Samuel, D. B., & Widiger, T. A. (2007). Describing ted bundy’s personality and working towards dsm-v. Independent Practitioner, 27(1), 20-22.

In the case that this article talked extensively about, over 70 psychologists were given a chance to analyze the personality of Ted Bundy in relation to the "normal" person and in relation to other serial killers.

"The most commonly diagnosed personality disorder was antisocial, which was endorsed by almost 96% of the sample. In fact, nearly 80% of the respondents described Bundy as a prototypic case of antisocial personality disorder. Considering the history of brutal rapes and violent murders perpetrated by Bundy, this diagnosis is not particularly surprising. However, it is also worth noting that nearly 95% of the sample also saw Bundy as meeting sufficient criteria to be given the diagnosis of narcissistic personality disorder. Over 50% of the psychologists also viewed Bundy as being above the diagnostic threshold for the borderline and schizoid diagnoses."

Murder as a Social Construction

Jenkins, P. (1994). Using murder: The social construction of serial homicide. Transaction Publishers.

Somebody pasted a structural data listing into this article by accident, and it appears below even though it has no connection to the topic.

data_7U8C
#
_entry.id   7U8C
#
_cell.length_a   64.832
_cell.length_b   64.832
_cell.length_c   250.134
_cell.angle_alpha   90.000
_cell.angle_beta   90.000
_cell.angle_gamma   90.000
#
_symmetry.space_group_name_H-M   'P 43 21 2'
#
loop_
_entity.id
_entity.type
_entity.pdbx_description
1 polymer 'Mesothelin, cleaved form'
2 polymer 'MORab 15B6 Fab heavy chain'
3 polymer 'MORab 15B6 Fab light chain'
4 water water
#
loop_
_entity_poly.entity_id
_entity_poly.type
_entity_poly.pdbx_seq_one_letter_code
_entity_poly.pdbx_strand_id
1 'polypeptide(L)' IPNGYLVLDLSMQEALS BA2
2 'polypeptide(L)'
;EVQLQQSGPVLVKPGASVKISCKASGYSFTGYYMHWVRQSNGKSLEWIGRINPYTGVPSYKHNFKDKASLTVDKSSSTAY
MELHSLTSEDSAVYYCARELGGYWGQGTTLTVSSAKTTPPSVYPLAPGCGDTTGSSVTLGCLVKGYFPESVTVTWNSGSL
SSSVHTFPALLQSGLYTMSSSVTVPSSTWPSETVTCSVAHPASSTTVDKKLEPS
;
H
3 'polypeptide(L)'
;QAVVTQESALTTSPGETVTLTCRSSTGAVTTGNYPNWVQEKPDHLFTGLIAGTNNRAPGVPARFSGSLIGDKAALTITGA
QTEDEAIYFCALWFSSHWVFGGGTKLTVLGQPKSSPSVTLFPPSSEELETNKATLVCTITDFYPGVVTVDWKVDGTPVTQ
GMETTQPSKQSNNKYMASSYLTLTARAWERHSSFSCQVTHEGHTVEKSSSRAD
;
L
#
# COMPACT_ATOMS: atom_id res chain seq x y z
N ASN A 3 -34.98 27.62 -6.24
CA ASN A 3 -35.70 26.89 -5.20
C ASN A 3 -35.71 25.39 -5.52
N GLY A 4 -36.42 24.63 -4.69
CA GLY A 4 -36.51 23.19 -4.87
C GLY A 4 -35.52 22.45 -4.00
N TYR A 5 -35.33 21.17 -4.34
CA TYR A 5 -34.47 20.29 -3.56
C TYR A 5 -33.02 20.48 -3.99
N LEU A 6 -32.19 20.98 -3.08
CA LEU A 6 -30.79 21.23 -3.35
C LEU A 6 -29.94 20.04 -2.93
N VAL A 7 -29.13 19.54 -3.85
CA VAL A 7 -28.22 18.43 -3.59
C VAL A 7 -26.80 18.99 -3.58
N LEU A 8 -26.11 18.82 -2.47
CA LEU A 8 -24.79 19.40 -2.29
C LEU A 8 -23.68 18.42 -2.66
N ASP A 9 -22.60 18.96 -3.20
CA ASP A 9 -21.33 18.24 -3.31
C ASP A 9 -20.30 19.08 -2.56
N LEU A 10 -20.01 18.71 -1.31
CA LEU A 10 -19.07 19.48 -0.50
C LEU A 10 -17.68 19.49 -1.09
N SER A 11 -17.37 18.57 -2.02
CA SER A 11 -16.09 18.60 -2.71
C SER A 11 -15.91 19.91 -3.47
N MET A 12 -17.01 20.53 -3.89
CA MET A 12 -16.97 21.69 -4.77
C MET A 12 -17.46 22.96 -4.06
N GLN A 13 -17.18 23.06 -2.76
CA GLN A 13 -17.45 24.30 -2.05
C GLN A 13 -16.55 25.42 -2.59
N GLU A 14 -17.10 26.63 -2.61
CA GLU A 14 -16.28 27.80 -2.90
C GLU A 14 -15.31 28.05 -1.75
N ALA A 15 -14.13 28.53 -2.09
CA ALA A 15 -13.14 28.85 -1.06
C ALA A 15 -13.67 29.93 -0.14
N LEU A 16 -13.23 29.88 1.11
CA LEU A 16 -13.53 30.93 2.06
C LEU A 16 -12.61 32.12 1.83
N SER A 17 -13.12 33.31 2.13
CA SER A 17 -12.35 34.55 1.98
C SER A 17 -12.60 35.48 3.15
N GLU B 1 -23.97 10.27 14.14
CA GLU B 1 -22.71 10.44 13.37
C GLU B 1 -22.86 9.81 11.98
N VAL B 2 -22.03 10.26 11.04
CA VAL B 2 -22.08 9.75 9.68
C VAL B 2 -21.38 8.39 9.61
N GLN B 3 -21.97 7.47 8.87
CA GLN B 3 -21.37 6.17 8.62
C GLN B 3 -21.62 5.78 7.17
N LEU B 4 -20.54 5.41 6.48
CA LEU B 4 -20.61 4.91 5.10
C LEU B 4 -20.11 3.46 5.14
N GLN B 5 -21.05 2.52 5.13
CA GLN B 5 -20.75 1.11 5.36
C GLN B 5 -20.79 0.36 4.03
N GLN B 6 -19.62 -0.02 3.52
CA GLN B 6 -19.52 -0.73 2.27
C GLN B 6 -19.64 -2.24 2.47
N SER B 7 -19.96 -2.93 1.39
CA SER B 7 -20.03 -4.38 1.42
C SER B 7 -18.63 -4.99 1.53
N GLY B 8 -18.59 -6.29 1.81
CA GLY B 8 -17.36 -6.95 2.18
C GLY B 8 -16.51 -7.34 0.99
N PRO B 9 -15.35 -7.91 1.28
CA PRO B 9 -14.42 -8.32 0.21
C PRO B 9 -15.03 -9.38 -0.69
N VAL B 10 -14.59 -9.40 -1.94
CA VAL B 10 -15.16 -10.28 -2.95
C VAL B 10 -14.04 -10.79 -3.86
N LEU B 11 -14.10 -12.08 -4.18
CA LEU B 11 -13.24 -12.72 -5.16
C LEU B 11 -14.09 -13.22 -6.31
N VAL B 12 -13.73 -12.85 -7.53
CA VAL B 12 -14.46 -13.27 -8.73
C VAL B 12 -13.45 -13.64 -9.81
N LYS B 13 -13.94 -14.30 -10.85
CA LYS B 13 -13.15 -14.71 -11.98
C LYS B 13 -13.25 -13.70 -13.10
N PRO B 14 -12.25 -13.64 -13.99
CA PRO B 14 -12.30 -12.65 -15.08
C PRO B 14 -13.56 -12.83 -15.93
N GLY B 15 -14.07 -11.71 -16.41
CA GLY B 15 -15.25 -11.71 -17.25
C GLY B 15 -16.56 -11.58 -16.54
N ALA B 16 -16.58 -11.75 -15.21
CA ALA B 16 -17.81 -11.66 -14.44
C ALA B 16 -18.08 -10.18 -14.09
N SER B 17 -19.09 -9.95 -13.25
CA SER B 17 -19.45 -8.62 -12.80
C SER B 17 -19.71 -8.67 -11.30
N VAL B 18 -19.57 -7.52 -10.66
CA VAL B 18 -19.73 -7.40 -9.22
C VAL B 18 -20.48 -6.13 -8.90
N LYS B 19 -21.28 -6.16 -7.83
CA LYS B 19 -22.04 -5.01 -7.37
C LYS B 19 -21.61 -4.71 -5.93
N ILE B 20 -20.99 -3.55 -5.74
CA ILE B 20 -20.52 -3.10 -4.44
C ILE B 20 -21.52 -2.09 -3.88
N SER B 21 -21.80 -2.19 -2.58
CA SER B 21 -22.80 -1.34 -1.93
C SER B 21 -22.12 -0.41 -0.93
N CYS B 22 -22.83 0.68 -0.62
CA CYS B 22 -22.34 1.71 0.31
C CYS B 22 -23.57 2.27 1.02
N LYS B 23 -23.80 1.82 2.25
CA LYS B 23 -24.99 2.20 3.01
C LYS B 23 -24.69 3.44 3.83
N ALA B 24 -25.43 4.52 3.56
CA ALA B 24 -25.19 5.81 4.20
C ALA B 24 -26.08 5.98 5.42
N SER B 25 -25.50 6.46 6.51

A majority of people believe that such acts of crimes are wrong but they fail to address how such crimes represent a “wider social problem” (Jenkins, 1994, p. 1). One might address the serial killer’s personality developments, the faults of police and official agencies, poverty or social issues from the killer’s birthplace, default in moral standards (Jenkins, 1994, p. 1). But it is also based on “deeper social tensions, often arising from conflicts based on class, race, age, or gender” (Jenkins, 1994, p. 4). Criminal acts are linked to an event and placed in different frames/ contexts which allows a selected phenomena to be in focus (Jenkins, 1994, p. 6). “For example, …the [Jeffrey] Dahmer case might be seen as a part of the problem of racial conflicts and injustice…” (Jenkins, 1994, p. 6). Putting a case into a specific cultural domain allows the solution to be constructed. Another person may see this criminal offence fitting within another framework and find a better solution for the act (Jenkins, 1994, p. 6). Therefore, “…issue x is significant because it can be portrayed as a part of known problem y, and therefore requires the package of responses and reactions that have already been felt appropriate for problem y” (Jenkins, 1994, p. 6). This is known as convergence, linking two activities together and drawing a parallel between them (Jenkins, 1994, p. 6). There is also linking an act with a more dangerous act, mapping together (Jenkins, 1994, p. 7).

Serial Killers in Popular Culture

Schmid, D. (2005). Natural born celebrities: Serial killers in American culture. Chicago, Illinois: The University of Chicago Press.